Yang describes himself as serial entrepreneur, but he often worked for someone else

NEW YORK — In 2015, President Barack Obama named Andrew Yang an ambassador of global entrepreneurship as part of a White House program to promote economic activity around the world.

The award is a keystone in Yang’s backstory as a serial entrepreneur with deep experience in the startup world — a history he draws on as a leading candidate for New York City mayor. Yang has pitched himself as someone with fresh ideas and an aversion to political ideology. But a look at his resume shows the reality is less clear cut.

At the time of Obama’s recognition, Yang was head of Venture for America, a nonprofit he created to match recent college graduates with startups in small and mid-sized cities.

“I started Venture for America because I remember what it’s like to be a struggling entrepreneur myself,” Yang wrote on the organization’s blog soon after visiting the White House. “My first company flopped back in 2001.”

However, the early company that Yang referred to, Stargiving.com, was the brainchild of a co-worker during his brief stint at white-shoe law firm David Polk & Wardwell. After a 25-year-old Yang expressed enthusiasm in the idea, the duo quit and turned Stargiving.com into a full-fledged startup that connected donors with charitable causes.

The company was one of several early-stage firms that Yang worked at in the decade before starting Venture for America. And while this period is crucial to his self-described identity as a serial entrepreneur, these firms were often created by someone else — a distinction that complicates a key part of his campaign persona.

“At a time when New York’s economy is still reeling and questions remain about the return of workers to offices, that Yang is able to say he understands and has participated in one of the city’s most important economic growth sectors is unquestionably part of his appeal to voters,” said Seth Pinsky, head of the 92nd Street Y and former head of the city’s Economic Development Corp.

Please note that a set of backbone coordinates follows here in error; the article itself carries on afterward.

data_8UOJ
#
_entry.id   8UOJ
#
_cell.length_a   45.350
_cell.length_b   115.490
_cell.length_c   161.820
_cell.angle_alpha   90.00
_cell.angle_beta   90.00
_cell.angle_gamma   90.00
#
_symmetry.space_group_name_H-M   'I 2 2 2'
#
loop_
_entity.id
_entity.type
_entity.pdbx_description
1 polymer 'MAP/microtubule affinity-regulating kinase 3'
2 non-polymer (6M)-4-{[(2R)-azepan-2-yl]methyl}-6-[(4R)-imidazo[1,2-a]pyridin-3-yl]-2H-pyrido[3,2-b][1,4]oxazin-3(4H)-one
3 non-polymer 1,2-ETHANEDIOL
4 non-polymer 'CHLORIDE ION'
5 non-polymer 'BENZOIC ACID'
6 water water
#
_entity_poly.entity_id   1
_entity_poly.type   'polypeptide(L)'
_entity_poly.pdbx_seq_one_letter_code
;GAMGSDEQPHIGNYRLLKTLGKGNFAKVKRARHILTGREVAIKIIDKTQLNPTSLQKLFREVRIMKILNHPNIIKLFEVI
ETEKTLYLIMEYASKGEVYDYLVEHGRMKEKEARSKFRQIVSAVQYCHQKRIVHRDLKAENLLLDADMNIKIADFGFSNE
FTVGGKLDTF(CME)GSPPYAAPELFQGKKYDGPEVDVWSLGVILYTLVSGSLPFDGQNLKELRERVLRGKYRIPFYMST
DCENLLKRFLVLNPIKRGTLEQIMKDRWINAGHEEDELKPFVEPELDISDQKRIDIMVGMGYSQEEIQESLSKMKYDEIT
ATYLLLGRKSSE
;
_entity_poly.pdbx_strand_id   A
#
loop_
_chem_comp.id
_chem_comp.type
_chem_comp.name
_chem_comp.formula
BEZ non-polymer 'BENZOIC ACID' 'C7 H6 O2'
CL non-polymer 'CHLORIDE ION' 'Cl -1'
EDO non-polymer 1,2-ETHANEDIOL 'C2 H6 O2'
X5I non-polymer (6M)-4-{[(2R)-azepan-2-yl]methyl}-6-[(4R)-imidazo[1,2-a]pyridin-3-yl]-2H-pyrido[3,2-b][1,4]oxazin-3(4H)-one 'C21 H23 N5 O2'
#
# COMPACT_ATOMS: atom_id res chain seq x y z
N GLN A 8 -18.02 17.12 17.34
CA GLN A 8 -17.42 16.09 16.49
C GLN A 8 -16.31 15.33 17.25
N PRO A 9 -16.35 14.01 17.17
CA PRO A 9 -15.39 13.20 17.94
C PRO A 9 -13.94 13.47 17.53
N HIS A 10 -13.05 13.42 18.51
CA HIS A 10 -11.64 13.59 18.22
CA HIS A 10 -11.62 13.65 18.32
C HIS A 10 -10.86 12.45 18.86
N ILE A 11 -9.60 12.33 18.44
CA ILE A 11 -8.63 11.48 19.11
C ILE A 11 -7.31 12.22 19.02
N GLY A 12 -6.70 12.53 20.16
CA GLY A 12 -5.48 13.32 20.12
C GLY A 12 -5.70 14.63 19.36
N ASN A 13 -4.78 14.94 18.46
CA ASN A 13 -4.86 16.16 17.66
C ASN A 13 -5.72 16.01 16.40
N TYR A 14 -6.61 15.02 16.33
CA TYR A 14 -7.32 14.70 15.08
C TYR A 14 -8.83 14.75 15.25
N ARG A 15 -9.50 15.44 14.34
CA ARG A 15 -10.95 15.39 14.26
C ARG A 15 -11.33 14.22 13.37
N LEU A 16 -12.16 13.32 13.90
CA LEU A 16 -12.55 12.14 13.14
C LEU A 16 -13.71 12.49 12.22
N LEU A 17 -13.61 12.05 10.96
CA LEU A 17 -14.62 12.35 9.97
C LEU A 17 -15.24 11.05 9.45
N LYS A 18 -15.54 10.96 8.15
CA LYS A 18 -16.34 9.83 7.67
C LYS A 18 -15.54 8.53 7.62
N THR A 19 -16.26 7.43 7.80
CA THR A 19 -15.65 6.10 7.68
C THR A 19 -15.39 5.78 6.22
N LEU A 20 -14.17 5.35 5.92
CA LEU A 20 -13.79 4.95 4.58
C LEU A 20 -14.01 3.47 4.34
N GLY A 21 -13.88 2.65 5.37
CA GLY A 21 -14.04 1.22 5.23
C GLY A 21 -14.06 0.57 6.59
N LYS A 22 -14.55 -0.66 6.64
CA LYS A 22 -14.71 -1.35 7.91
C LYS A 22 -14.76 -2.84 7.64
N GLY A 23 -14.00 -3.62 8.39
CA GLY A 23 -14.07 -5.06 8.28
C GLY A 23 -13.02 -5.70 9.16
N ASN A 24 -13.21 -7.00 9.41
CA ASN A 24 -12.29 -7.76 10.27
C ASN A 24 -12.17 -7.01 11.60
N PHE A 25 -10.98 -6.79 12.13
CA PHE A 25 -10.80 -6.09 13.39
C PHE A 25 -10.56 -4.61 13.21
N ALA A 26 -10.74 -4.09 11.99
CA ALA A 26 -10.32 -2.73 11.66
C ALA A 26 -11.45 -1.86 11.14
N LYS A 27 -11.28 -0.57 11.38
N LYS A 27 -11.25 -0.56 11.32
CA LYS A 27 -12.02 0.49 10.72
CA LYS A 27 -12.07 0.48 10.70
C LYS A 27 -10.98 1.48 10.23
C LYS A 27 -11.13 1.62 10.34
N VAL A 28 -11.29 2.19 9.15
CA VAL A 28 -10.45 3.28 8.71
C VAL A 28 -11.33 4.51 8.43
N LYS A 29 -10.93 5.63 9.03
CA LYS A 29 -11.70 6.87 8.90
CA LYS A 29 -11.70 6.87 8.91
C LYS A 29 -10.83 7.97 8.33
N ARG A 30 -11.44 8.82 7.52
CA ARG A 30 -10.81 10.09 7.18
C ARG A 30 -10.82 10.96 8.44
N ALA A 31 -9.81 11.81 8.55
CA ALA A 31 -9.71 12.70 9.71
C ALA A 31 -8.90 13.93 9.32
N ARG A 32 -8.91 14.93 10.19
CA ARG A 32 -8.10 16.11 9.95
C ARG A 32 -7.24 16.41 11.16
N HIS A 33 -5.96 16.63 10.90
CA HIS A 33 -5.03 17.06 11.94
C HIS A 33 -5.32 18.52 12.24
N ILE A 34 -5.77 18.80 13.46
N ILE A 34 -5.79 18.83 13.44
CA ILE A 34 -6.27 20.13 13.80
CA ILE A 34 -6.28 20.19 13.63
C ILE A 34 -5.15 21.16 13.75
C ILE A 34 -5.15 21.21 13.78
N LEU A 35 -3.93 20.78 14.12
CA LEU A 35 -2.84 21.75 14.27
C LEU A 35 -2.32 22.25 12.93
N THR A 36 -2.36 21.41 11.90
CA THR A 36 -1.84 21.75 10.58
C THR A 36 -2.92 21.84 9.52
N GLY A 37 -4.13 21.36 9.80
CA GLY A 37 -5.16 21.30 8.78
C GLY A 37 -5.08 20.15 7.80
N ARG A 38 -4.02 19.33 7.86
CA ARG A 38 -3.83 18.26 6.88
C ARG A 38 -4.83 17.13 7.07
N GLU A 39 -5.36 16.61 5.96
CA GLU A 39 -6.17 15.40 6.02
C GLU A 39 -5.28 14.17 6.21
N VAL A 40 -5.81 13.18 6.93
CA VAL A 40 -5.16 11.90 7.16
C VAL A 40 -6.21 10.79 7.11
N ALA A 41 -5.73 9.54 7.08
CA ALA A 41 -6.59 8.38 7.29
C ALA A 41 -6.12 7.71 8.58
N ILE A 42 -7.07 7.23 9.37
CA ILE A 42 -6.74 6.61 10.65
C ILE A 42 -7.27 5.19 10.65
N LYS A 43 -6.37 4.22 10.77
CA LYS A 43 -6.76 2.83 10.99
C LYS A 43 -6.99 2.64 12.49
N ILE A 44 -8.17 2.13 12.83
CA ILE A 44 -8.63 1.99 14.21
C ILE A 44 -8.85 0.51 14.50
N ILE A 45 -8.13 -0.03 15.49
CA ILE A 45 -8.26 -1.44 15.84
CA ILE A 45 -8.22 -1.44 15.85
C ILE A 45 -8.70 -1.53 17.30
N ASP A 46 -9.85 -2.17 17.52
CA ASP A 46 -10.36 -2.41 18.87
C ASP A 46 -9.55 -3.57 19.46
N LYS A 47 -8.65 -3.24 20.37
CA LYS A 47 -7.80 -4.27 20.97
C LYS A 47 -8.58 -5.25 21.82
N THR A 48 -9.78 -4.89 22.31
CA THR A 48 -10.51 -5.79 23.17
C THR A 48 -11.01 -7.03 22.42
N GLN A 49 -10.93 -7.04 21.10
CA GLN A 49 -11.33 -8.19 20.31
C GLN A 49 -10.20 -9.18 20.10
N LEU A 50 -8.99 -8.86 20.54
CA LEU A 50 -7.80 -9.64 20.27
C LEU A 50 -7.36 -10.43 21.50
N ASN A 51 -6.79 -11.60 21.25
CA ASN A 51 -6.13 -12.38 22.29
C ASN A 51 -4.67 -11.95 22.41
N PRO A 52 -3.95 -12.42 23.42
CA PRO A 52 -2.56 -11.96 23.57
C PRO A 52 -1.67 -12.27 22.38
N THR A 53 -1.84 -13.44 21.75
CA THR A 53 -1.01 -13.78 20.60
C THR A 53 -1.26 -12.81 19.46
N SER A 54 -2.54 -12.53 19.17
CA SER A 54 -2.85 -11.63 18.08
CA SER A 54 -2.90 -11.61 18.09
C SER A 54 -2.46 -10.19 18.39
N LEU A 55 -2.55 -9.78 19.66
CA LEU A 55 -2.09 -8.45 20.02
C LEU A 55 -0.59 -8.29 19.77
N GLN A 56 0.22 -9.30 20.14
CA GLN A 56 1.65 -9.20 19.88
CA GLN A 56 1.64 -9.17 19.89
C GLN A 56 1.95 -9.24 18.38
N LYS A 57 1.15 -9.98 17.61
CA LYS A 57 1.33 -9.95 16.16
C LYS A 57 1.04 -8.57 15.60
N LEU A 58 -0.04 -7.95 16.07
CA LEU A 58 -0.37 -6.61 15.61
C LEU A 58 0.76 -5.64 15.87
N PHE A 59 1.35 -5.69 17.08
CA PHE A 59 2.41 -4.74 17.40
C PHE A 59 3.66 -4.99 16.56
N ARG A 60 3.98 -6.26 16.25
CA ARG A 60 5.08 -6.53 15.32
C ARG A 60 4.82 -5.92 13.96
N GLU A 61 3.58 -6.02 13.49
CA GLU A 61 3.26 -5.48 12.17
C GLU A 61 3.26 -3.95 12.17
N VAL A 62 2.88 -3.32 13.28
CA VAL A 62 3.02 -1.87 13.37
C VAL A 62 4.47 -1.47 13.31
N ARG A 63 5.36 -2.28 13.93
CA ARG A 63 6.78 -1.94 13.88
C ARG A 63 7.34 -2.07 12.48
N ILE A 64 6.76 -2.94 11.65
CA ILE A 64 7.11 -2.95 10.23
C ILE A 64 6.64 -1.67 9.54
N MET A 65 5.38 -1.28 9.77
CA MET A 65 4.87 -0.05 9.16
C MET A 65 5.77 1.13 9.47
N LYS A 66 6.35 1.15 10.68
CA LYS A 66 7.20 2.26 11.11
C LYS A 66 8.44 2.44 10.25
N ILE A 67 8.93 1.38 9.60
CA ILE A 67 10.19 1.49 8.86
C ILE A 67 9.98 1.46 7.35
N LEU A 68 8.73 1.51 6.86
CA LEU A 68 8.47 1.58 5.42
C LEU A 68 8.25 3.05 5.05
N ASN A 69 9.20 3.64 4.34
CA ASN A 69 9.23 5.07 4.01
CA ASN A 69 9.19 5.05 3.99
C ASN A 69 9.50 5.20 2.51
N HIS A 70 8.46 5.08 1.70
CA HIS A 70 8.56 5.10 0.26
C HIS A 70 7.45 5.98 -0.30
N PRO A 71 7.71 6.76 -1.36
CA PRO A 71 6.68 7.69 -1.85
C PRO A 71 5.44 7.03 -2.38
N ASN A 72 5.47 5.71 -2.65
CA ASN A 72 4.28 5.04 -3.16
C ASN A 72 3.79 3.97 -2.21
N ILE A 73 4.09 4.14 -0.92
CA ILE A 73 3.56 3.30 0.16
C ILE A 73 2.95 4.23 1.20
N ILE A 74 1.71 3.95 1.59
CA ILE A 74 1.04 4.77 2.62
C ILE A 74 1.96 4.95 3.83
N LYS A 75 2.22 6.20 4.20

After Stargiving.com’s demise, Yang joined a healthcare company called MMF Systems. The firm processes confidential medical information for patients about to undergo surgery. During his tenure at the young organization, Yang was in charge of a customer relations team that sought to strengthen bonds with hospitals who used the company’s service. The firm’s chief executive, Manu Capoor, recalled Yang’s tenure fondly and said that because the company was so small, everyone there acted as an entrepreneur.

“In my opinion, entrepreneurs are born, and Andrew Yang was born an entrepreneur,” he said in an email.

In 2006, Yang left MMF to join Manhattan Prep, a company created by a friend named by Zeke Vanderhoek, who eventually asked Yang to take over as chief executive. Yang spent four years at Manhattan Prep before the firm was sold for millions. And afterward he decided to create Venture for America, which his campaign said is one of the main sources of his knowledge about startups and the world of entrepreneurs.

“Andrew co-founded an Internet start-up in his mid-twenties, worked at two software companies as an executive thereafter, ran an education company that leveraged technology in order to grow and was acquired by a public company in 2009, and founded and built a multi-million dollar non-profit from scratch that worked with dozens of technology companies around the country to create thousands of jobs,” spokesperson Alyssa Cass said in a statement touting Yang’s business experience.

However, Yang’s signature entrepreneurial accomplishment has fallen far short of the job creation goals that it set out to do. The organization initially pledged to create 100,000 by 2025, something that it is not close to achieving. The organization’s struggles were part of the reason that Yang resigned and pursued a run for president based on the concept of universal basic income.

Despite a relatively short track record of creating businesses himself, Yang’s campaign said that he is still connecting with voters as he continues to lead in the polls.

“It’s clear Andrew’s story — and passion for helping people — is resonating with New Yorkers,” Cass said in a statement. “As any small business owner in the city will tell you, starting and growing a company is not for the faint of heart.”

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Democratic mayoral candidate Andrew Yang holds a news conference.